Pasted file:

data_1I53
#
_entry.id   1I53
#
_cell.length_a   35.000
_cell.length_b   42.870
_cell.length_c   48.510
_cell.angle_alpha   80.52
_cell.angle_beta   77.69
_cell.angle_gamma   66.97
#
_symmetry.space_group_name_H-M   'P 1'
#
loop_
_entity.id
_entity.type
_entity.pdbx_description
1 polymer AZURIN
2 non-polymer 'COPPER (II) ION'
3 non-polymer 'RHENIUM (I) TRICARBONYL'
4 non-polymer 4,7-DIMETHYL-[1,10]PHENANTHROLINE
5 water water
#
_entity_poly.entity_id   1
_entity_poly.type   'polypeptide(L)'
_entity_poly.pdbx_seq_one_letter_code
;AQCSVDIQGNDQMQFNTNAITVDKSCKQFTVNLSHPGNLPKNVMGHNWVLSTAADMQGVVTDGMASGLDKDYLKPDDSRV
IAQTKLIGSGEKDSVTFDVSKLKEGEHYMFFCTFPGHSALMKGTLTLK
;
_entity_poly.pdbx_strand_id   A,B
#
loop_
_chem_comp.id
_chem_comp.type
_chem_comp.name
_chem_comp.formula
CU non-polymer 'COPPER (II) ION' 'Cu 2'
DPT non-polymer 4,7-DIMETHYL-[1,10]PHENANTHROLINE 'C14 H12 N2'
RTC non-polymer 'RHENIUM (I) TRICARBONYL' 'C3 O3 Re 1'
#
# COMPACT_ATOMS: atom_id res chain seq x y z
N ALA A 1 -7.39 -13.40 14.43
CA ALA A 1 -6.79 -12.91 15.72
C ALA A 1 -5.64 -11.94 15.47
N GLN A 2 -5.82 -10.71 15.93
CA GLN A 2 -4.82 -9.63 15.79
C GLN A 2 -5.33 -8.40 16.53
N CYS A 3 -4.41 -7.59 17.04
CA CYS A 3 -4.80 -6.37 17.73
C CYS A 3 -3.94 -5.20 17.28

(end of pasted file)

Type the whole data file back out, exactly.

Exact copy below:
data_1I53
#
_entry.id   1I53
#
_cell.length_a   35.000
_cell.length_b   42.870
_cell.length_c   48.510
_cell.angle_alpha   80.52
_cell.angle_beta   77.69
_cell.angle_gamma   66.97
#
_symmetry.space_group_name_H-M   'P 1'
#
loop_
_entity.id
_entity.type
_entity.pdbx_description
1 polymer AZURIN
2 non-polymer 'COPPER (II) ION'
3 non-polymer 'RHENIUM (I) TRICARBONYL'
4 non-polymer 4,7-DIMETHYL-[1,10]PHENANTHROLINE
5 water water
#
_entity_poly.entity_id   1
_entity_poly.type   'polypeptide(L)'
_entity_poly.pdbx_seq_one_letter_code
;AQCSVDIQGNDQMQFNTNAITVDKSCKQFTVNLSHPGNLPKNVMGHNWVLSTAADMQGVVTDGMASGLDKDYLKPDDSRV
IAQTKLIGSGEKDSVTFDVSKLKEGEHYMFFCTFPGHSALMKGTLTLK
;
_entity_poly.pdbx_strand_id   A,B
#
loop_
_chem_comp.id
_chem_comp.type
_chem_comp.name
_chem_comp.formula
CU non-polymer 'COPPER (II) ION' 'Cu 2'
DPT non-polymer 4,7-DIMETHYL-[1,10]PHENANTHROLINE 'C14 H12 N2'
RTC non-polymer 'RHENIUM (I) TRICARBONYL' 'C3 O3 Re 1'
#
# COMPACT_ATOMS: atom_id res chain seq x y z
N ALA A 1 -7.39 -13.40 14.43
CA ALA A 1 -6.79 -12.91 15.72
C ALA A 1 -5.64 -11.94 15.47
N GLN A 2 -5.82 -10.71 15.93
CA GLN A 2 -4.82 -9.63 15.79
C GLN A 2 -5.33 -8.40 16.53
N CYS A 3 -4.41 -7.59 17.04
CA CYS A 3 -4.80 -6.37 17.73
C CYS A 3 -3.94 -5.20 17.28